“Personally, I would never place someone else’s study ahead of my own, even if I were being paid. I think that is a risk the person paying has to bear because there is no guarantee that the student doing the work will do it well or even achieve a pass for the student paying.”

To protect her time, Amy is strict about often she works for others.

“I felt like I had a line, I had a boundary. I wouldn’t want to do a whole assignment for them. I wouldn’t want to put 100 per cent in for their assignments.”

“I made sure I didn’t spend much time on it because it is just to help a friend. If they want to give me the money, they’re going to do it because it is fair… I told them around two hours to three hours.”

Amy and George view contract cheating is buying an unfair advantage.

“Especially when they achieve higher marks than those who do their own work,” said George.

“I think there also might be an incentive for students who work full-time to pay other students to do their work because of how hard it can be to juggle work and study.”

“I work so hard for my grades,” said Amy, “I think to myself; ‘that’s not fair!’ To be honest, if you don’t want to put in the effort, so what? When I have problems I don’t go looking for someone who can help me. If I get a lower grade, so be it. How bad could it be?”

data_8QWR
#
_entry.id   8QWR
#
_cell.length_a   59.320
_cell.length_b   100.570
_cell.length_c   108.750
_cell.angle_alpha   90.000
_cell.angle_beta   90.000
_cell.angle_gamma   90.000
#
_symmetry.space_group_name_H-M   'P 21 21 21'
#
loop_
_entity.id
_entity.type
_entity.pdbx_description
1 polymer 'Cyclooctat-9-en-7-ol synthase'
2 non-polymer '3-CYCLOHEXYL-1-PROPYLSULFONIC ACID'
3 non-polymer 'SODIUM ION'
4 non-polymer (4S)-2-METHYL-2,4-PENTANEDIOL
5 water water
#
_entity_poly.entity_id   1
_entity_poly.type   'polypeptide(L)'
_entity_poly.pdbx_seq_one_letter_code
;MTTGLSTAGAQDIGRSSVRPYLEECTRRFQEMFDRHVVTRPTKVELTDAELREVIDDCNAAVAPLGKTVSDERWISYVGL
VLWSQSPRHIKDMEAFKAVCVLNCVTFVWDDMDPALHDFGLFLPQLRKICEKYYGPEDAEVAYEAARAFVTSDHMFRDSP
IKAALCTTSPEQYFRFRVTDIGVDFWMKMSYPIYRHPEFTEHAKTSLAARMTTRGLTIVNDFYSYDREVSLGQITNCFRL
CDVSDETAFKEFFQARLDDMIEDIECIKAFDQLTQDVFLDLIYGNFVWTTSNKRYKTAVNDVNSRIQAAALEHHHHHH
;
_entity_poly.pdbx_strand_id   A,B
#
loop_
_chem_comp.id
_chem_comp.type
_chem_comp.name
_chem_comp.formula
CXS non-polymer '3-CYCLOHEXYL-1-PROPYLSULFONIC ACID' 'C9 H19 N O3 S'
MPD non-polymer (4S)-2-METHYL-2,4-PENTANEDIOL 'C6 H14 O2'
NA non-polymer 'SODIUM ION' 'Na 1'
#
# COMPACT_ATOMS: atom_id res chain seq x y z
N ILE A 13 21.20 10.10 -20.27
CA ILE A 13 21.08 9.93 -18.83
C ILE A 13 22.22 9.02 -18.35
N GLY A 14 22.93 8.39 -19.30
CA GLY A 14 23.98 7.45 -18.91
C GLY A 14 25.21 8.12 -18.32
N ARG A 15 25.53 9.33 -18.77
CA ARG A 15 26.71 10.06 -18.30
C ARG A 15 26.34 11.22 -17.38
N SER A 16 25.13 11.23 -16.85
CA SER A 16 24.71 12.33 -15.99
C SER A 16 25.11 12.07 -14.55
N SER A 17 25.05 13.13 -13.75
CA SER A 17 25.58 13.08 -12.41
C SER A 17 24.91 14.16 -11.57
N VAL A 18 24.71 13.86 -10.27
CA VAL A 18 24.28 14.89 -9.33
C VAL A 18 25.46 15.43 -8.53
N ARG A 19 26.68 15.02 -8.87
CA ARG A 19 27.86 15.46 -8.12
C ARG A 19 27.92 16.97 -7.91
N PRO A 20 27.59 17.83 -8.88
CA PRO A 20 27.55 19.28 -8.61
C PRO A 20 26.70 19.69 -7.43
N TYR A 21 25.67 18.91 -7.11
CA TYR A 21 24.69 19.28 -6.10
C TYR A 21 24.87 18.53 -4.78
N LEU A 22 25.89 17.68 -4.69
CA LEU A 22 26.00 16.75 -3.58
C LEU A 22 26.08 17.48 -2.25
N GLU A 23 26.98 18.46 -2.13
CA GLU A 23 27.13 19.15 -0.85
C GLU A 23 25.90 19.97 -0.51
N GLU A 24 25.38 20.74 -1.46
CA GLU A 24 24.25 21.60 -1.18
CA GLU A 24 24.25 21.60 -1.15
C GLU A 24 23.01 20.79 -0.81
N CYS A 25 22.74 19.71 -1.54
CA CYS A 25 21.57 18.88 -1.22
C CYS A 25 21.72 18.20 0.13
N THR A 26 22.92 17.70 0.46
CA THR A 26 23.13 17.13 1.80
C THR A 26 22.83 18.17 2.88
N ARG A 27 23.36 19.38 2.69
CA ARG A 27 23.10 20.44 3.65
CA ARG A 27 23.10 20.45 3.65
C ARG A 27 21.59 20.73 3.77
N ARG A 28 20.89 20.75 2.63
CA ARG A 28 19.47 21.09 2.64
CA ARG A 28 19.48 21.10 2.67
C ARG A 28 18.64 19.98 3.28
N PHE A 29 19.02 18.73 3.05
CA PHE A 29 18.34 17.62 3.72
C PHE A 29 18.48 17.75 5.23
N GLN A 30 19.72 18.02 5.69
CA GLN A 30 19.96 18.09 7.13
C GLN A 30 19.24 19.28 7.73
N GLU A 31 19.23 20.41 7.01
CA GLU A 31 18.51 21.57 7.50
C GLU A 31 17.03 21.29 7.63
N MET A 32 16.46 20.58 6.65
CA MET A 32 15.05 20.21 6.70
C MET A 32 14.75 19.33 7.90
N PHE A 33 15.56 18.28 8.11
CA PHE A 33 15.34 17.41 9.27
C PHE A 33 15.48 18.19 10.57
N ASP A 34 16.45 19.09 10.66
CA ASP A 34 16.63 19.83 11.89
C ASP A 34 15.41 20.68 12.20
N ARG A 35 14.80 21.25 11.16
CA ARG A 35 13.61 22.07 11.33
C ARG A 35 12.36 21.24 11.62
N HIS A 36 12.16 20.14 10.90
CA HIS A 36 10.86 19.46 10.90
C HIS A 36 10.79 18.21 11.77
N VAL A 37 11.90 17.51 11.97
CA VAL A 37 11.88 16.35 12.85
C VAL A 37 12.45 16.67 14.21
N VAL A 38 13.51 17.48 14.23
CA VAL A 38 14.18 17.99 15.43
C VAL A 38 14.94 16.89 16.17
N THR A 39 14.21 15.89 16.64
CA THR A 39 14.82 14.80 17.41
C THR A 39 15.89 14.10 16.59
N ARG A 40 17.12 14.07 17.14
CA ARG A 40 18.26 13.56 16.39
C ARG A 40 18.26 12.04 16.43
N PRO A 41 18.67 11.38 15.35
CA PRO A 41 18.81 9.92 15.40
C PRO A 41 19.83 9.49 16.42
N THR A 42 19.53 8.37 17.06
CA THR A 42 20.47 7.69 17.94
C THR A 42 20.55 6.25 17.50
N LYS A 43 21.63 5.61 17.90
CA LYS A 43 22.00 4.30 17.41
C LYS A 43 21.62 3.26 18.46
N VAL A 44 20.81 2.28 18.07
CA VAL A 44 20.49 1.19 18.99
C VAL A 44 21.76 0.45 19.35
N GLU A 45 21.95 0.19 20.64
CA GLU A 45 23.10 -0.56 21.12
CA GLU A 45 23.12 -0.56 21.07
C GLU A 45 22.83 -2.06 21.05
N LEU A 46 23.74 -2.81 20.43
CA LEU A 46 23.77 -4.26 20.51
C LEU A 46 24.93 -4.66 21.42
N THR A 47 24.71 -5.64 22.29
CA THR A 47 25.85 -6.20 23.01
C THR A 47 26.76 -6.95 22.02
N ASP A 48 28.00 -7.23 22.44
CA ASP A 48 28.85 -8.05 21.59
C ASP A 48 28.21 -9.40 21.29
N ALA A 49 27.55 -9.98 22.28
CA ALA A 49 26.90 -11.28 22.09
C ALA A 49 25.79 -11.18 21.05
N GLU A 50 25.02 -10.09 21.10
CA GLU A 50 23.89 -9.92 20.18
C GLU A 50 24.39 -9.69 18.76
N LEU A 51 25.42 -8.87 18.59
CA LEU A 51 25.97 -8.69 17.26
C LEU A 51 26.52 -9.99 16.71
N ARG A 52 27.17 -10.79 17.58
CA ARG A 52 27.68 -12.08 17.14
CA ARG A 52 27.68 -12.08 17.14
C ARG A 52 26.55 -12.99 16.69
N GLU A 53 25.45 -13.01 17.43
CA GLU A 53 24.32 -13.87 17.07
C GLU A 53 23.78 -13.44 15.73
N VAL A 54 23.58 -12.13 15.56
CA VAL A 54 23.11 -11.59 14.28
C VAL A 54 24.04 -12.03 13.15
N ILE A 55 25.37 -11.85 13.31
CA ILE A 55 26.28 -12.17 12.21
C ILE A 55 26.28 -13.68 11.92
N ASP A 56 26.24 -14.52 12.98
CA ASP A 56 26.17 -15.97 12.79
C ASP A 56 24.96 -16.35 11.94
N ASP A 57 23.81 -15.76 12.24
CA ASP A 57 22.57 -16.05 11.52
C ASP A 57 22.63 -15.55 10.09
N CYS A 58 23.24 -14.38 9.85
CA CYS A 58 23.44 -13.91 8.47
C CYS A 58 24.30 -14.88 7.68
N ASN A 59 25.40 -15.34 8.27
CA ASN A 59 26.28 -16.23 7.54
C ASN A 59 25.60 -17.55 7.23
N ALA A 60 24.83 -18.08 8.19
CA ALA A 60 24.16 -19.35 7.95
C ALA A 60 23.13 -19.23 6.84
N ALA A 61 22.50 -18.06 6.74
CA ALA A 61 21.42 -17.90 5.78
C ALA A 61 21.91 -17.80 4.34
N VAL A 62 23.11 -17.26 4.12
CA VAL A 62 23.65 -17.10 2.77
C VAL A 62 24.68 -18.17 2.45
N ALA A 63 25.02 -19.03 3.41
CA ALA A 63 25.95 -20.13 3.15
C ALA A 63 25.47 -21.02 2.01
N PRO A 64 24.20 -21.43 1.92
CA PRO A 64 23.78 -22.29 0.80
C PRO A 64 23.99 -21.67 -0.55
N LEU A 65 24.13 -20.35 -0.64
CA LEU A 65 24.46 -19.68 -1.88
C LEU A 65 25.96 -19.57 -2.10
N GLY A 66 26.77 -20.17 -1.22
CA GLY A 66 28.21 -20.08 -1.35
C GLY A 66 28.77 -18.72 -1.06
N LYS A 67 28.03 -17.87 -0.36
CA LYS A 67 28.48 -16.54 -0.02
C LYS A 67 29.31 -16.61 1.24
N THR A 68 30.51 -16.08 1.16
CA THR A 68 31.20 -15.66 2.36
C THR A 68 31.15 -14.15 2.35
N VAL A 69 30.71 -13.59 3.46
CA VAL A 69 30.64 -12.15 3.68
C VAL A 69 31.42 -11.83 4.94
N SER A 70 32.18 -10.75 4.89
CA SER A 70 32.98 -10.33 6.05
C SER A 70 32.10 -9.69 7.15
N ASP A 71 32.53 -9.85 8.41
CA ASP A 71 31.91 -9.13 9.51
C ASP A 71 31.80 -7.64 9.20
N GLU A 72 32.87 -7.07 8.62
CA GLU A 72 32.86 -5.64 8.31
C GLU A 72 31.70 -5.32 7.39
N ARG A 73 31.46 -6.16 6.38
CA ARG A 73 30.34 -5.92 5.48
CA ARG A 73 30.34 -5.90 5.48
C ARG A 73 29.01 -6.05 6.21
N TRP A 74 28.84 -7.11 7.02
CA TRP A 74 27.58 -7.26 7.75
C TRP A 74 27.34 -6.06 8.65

Griffith University defines academic misconduct as behaviour that involves falsifying academic achievement, which includes authoring papers on another’s behalf. Punishment for academic misconduct ranges from warnings to expulsion. To curb cheating, Griffith employs Turntin, a software program that scans for plagiarism.

“There is always that risk, and I think in some particular areas of study academic misconduct can have a significant effect on a student’s prospects of obtaining a job,” said George.

“What alleviates some of that worry is the fact that it would be mutually detrimental for both the student providing the work and the student paying.”

Amy wasn’t as concerned as George with being caught, and does not plan to ghost write again.

“What would you say? If your friend needed help and they don’t understand stuff? Maybe I would be jeopardising my career but it is more important that I present myself as someone who is fit and proper. I know my mistakes, and I have to own up to it and take responsibility for it, even though maybe I was ignorant or inexperienced.”

George, too, contends that he will no longer accept money to write assignments.

“In hindsight, it seems unfair to help some students gain an unfair advantage over other students who do study hard and do their own work. That being said, there is more of an incentive for students who have expenses, such as rent to pay, which may compel them to undertake the work.”

Amy feels that in the end, the students who pay others to do their work are ultimately robbing themselves of information that is relevant to their degree.

“There is no point in doing the degree if you are going to do all those kinds of things. But I guess they come from a different world than us.”

 

*Names have been changed.